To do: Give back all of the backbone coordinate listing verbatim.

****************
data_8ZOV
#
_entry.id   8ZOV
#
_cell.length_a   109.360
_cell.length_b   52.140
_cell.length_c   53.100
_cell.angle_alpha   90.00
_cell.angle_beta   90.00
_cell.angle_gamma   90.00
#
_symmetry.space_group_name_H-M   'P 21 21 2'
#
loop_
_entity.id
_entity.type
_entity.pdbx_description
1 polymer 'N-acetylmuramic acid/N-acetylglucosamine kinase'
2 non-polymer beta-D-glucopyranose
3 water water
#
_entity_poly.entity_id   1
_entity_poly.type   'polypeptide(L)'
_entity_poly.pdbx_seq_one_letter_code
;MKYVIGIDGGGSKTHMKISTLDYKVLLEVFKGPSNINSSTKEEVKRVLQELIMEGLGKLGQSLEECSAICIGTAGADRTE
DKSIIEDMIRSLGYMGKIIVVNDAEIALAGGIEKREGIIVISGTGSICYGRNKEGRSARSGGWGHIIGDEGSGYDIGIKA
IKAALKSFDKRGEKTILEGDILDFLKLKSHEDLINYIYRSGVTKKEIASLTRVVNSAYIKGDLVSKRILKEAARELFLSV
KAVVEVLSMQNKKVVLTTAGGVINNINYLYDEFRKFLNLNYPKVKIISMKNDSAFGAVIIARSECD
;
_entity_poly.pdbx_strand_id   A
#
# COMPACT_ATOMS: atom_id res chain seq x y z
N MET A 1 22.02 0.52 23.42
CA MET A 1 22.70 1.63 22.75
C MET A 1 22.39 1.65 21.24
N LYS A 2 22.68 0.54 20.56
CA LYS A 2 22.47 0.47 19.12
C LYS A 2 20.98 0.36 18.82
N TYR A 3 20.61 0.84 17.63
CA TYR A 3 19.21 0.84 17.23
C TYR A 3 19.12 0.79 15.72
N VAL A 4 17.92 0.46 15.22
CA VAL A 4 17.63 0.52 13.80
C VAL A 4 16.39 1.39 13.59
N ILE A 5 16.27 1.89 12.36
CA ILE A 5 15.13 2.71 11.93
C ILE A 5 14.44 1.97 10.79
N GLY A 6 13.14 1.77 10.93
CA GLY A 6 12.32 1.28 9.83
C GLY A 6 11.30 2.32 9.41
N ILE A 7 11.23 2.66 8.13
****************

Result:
data_8ZOV
#
_entry.id   8ZOV
#
_cell.length_a   109.360
_cell.length_b   52.140
_cell.length_c   53.100
_cell.angle_alpha   90.00
_cell.angle_beta   90.00
_cell.angle_gamma   90.00
#
_symmetry.space_group_name_H-M   'P 21 21 2'
#
loop_
_entity.id
_entity.type
_entity.pdbx_description
1 polymer 'N-acetylmuramic acid/N-acetylglucosamine kinase'
2 non-polymer beta-D-glucopyranose
3 water water
#
_entity_poly.entity_id   1
_entity_poly.type   'polypeptide(L)'
_entity_poly.pdbx_seq_one_letter_code
;MKYVIGIDGGGSKTHMKISTLDYKVLLEVFKGPSNINSSTKEEVKRVLQELIMEGLGKLGQSLEECSAICIGTAGADRTE
DKSIIEDMIRSLGYMGKIIVVNDAEIALAGGIEKREGIIVISGTGSICYGRNKEGRSARSGGWGHIIGDEGSGYDIGIKA
IKAALKSFDKRGEKTILEGDILDFLKLKSHEDLINYIYRSGVTKKEIASLTRVVNSAYIKGDLVSKRILKEAARELFLSV
KAVVEVLSMQNKKVVLTTAGGVINNINYLYDEFRKFLNLNYPKVKIISMKNDSAFGAVIIARSECD
;
_entity_poly.pdbx_strand_id   A
#
# COMPACT_ATOMS: atom_id res chain seq x y z
N MET A 1 22.02 0.52 23.42
CA MET A 1 22.70 1.63 22.75
C MET A 1 22.39 1.65 21.24
N LYS A 2 22.68 0.54 20.56
CA LYS A 2 22.47 0.47 19.12
C LYS A 2 20.98 0.36 18.82
N TYR A 3 20.61 0.84 17.63
CA TYR A 3 19.21 0.84 17.23
C TYR A 3 19.12 0.79 15.72
N VAL A 4 17.92 0.46 15.22
CA VAL A 4 17.63 0.52 13.80
C VAL A 4 16.39 1.39 13.59
N ILE A 5 16.27 1.89 12.36
CA ILE A 5 15.13 2.71 11.93
C ILE A 5 14.44 1.97 10.79
N GLY A 6 13.14 1.77 10.93
CA GLY A 6 12.32 1.28 9.83
C GLY A 6 11.30 2.32 9.41
N ILE A 7 11.23 2.66 8.13